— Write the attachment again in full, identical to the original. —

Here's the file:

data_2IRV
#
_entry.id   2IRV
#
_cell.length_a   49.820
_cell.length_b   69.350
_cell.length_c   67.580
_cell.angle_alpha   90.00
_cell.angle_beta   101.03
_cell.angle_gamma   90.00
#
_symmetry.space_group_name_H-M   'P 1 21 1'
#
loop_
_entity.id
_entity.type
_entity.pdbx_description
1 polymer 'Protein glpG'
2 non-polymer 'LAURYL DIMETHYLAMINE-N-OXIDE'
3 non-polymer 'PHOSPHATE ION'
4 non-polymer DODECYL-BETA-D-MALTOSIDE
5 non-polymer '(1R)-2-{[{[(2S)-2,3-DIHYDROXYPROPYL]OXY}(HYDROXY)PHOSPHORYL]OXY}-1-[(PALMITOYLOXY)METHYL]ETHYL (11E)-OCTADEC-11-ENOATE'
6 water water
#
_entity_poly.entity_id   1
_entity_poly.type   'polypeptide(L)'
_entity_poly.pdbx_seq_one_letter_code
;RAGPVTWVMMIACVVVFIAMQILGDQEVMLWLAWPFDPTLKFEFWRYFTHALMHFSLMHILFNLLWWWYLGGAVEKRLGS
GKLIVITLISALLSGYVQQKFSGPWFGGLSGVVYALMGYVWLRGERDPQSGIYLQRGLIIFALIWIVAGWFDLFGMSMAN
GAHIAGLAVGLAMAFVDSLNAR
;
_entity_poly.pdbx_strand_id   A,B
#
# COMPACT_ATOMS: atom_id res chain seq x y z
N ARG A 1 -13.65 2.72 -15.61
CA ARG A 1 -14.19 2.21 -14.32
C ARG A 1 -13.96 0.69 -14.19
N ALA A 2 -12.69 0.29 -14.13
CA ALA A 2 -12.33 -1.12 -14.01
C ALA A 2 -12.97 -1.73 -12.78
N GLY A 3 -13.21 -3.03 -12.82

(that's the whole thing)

data_2IRV
#
_entry.id   2IRV
#
_cell.length_a   49.820
_cell.length_b   69.350
_cell.length_c   67.580
_cell.angle_alpha   90.00
_cell.angle_beta   101.03
_cell.angle_gamma   90.00
#
_symmetry.space_group_name_H-M   'P 1 21 1'
#
loop_
_entity.id
_entity.type
_entity.pdbx_description
1 polymer 'Protein glpG'
2 non-polymer 'LAURYL DIMETHYLAMINE-N-OXIDE'
3 non-polymer 'PHOSPHATE ION'
4 non-polymer DODECYL-BETA-D-MALTOSIDE
5 non-polymer '(1R)-2-{[{[(2S)-2,3-DIHYDROXYPROPYL]OXY}(HYDROXY)PHOSPHORYL]OXY}-1-[(PALMITOYLOXY)METHYL]ETHYL (11E)-OCTADEC-11-ENOATE'
6 water water
#
_entity_poly.entity_id   1
_entity_poly.type   'polypeptide(L)'
_entity_poly.pdbx_seq_one_letter_code
;RAGPVTWVMMIACVVVFIAMQILGDQEVMLWLAWPFDPTLKFEFWRYFTHALMHFSLMHILFNLLWWWYLGGAVEKRLGS
GKLIVITLISALLSGYVQQKFSGPWFGGLSGVVYALMGYVWLRGERDPQSGIYLQRGLIIFALIWIVAGWFDLFGMSMAN
GAHIAGLAVGLAMAFVDSLNAR
;
_entity_poly.pdbx_strand_id   A,B
#
# COMPACT_ATOMS: atom_id res chain seq x y z
N ARG A 1 -13.65 2.72 -15.61
CA ARG A 1 -14.19 2.21 -14.32
C ARG A 1 -13.96 0.69 -14.19
N ALA A 2 -12.69 0.29 -14.13
CA ALA A 2 -12.33 -1.12 -14.01
C ALA A 2 -12.97 -1.73 -12.78
N GLY A 3 -13.21 -3.03 -12.82